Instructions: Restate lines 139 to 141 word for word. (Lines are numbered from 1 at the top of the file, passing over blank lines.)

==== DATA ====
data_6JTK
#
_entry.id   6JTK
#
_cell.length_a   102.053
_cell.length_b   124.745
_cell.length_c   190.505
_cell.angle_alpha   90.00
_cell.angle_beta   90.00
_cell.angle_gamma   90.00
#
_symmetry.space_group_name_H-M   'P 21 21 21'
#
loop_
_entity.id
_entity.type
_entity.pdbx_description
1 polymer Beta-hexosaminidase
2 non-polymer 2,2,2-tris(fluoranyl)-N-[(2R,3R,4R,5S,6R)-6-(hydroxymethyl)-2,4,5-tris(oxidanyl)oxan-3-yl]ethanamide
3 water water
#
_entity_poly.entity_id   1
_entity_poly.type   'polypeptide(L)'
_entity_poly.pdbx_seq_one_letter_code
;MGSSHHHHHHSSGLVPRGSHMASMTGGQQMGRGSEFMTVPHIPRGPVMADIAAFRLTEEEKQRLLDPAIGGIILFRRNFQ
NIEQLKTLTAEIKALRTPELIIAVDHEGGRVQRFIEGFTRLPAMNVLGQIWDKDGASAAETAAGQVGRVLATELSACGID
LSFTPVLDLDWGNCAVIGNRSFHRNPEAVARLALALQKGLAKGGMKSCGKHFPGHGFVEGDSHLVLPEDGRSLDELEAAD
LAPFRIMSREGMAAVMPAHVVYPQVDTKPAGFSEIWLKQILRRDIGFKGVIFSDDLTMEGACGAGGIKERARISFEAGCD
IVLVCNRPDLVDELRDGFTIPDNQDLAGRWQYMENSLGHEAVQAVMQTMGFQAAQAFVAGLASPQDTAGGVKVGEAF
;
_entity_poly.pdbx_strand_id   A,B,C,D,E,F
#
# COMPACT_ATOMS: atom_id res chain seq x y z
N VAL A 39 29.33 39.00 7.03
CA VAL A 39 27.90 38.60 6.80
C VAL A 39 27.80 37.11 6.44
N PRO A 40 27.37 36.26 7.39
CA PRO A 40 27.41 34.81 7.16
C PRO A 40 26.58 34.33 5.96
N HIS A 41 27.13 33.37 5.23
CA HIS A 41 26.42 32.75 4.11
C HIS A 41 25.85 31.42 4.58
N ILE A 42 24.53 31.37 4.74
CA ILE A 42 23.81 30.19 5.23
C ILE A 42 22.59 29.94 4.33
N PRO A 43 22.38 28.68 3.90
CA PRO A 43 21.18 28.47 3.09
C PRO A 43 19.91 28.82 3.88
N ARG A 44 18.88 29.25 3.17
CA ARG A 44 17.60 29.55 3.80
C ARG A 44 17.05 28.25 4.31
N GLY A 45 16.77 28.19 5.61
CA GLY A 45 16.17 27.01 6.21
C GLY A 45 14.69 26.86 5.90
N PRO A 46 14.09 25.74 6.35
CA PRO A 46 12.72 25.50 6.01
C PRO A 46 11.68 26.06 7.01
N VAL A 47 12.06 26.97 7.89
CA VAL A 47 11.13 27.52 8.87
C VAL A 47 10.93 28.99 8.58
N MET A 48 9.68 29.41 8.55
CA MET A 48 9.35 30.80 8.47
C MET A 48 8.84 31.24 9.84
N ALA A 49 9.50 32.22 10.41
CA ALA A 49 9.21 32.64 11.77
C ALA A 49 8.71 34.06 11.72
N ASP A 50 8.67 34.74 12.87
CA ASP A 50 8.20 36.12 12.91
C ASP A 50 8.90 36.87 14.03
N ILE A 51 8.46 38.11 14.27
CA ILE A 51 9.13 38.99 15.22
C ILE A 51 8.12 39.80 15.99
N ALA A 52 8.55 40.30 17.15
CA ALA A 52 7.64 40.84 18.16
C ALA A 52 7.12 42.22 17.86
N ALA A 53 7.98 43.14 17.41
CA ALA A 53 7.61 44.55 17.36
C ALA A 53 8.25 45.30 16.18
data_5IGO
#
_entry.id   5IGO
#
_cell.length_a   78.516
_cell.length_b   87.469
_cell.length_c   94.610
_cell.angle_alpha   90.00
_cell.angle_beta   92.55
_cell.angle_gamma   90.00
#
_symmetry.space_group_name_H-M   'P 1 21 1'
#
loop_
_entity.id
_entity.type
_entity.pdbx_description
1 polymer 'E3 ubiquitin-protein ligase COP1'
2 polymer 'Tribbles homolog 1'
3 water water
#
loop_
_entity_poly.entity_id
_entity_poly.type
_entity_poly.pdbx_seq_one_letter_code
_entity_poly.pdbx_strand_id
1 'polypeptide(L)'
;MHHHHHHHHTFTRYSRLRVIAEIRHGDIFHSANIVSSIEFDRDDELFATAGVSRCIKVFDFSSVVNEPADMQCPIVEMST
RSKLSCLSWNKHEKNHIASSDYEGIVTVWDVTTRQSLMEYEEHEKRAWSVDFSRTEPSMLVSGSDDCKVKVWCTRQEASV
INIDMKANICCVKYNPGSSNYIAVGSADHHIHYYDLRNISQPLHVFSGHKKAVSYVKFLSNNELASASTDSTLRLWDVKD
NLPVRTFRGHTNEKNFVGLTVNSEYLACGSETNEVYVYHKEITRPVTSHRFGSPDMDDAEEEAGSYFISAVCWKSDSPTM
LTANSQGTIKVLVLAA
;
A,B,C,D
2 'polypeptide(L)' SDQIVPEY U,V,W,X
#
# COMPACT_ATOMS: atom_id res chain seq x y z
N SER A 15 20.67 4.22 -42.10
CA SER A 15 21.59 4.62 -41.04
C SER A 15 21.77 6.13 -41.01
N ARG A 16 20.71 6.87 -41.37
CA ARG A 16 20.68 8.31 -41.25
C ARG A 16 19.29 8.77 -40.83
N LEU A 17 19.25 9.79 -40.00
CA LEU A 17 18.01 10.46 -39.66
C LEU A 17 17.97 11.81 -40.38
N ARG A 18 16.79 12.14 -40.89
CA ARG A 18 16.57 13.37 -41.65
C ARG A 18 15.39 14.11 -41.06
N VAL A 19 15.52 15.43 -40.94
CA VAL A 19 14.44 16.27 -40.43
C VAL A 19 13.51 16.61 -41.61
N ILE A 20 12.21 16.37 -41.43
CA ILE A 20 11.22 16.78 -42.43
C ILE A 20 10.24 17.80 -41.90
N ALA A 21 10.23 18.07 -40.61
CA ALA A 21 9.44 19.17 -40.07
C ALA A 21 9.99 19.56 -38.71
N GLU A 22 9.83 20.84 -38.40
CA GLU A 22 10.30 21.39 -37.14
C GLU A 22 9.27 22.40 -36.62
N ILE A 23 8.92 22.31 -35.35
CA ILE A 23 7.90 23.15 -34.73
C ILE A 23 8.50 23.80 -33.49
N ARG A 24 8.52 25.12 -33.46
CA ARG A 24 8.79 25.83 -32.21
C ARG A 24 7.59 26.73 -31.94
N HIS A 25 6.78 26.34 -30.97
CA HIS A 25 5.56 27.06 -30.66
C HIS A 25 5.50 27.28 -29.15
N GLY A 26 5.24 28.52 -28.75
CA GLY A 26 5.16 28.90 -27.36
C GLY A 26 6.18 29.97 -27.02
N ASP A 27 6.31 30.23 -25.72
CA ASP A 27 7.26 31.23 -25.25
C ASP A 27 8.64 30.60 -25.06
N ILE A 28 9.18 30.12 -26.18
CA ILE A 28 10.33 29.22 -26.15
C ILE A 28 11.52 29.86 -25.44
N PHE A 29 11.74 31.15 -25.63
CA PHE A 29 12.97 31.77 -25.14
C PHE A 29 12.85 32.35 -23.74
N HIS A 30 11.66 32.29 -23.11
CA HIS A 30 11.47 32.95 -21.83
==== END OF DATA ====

C GLU A 22 9.27 22.40 -36.62
N ILE A 23 8.92 22.31 -35.35
CA ILE A 23 7.90 23.15 -34.73